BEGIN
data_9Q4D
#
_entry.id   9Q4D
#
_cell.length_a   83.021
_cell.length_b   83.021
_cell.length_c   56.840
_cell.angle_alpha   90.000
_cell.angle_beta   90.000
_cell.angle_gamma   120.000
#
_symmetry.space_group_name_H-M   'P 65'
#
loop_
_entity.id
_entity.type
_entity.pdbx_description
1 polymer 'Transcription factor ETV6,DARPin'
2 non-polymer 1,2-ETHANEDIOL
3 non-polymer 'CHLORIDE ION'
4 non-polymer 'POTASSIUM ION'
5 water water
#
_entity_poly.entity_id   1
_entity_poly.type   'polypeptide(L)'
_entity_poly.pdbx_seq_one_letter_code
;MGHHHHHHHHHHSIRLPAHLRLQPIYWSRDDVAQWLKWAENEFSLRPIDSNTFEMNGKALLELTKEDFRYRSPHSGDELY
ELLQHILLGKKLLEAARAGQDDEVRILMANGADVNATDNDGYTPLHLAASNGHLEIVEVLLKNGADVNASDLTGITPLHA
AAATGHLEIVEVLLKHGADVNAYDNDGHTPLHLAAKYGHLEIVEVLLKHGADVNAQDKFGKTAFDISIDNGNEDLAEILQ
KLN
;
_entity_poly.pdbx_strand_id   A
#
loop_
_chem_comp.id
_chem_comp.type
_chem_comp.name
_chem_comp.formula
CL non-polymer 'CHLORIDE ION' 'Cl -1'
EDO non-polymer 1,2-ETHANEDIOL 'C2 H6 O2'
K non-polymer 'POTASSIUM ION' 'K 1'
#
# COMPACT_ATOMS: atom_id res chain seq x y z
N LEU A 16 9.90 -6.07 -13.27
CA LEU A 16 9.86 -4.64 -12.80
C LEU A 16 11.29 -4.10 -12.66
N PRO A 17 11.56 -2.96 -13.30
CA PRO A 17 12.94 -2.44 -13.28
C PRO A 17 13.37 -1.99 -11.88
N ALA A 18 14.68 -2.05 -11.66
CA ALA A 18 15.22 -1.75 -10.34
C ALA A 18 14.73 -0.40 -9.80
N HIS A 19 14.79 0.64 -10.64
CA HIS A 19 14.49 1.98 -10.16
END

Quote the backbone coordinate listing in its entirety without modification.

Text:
data_9Q4D
#
_entry.id   9Q4D
#
_cell.length_a   83.021
_cell.length_b   83.021
_cell.length_c   56.840
_cell.angle_alpha   90.000
_cell.angle_beta   90.000
_cell.angle_gamma   120.000
#
_symmetry.space_group_name_H-M   'P 65'
#
loop_
_entity.id
_entity.type
_entity.pdbx_description
1 polymer 'Transcription factor ETV6,DARPin'
2 non-polymer 1,2-ETHANEDIOL
3 non-polymer 'CHLORIDE ION'
4 non-polymer 'POTASSIUM ION'
5 water water
#
_entity_poly.entity_id   1
_entity_poly.type   'polypeptide(L)'
_entity_poly.pdbx_seq_one_letter_code
;MGHHHHHHHHHHSIRLPAHLRLQPIYWSRDDVAQWLKWAENEFSLRPIDSNTFEMNGKALLELTKEDFRYRSPHSGDELY
ELLQHILLGKKLLEAARAGQDDEVRILMANGADVNATDNDGYTPLHLAASNGHLEIVEVLLKNGADVNASDLTGITPLHA
AAATGHLEIVEVLLKHGADVNAYDNDGHTPLHLAAKYGHLEIVEVLLKHGADVNAQDKFGKTAFDISIDNGNEDLAEILQ
KLN
;
_entity_poly.pdbx_strand_id   A
#
loop_
_chem_comp.id
_chem_comp.type
_chem_comp.name
_chem_comp.formula
CL non-polymer 'CHLORIDE ION' 'Cl -1'
EDO non-polymer 1,2-ETHANEDIOL 'C2 H6 O2'
K non-polymer 'POTASSIUM ION' 'K 1'
#
# COMPACT_ATOMS: atom_id res chain seq x y z
N LEU A 16 9.90 -6.07 -13.27
CA LEU A 16 9.86 -4.64 -12.80
C LEU A 16 11.29 -4.10 -12.66
N PRO A 17 11.56 -2.96 -13.30
CA PRO A 17 12.94 -2.44 -13.28
C PRO A 17 13.37 -1.99 -11.88
N ALA A 18 14.68 -2.05 -11.66
CA ALA A 18 15.22 -1.75 -10.34
C ALA A 18 14.73 -0.40 -9.80
N HIS A 19 14.79 0.64 -10.64
CA HIS A 19 14.49 1.98 -10.16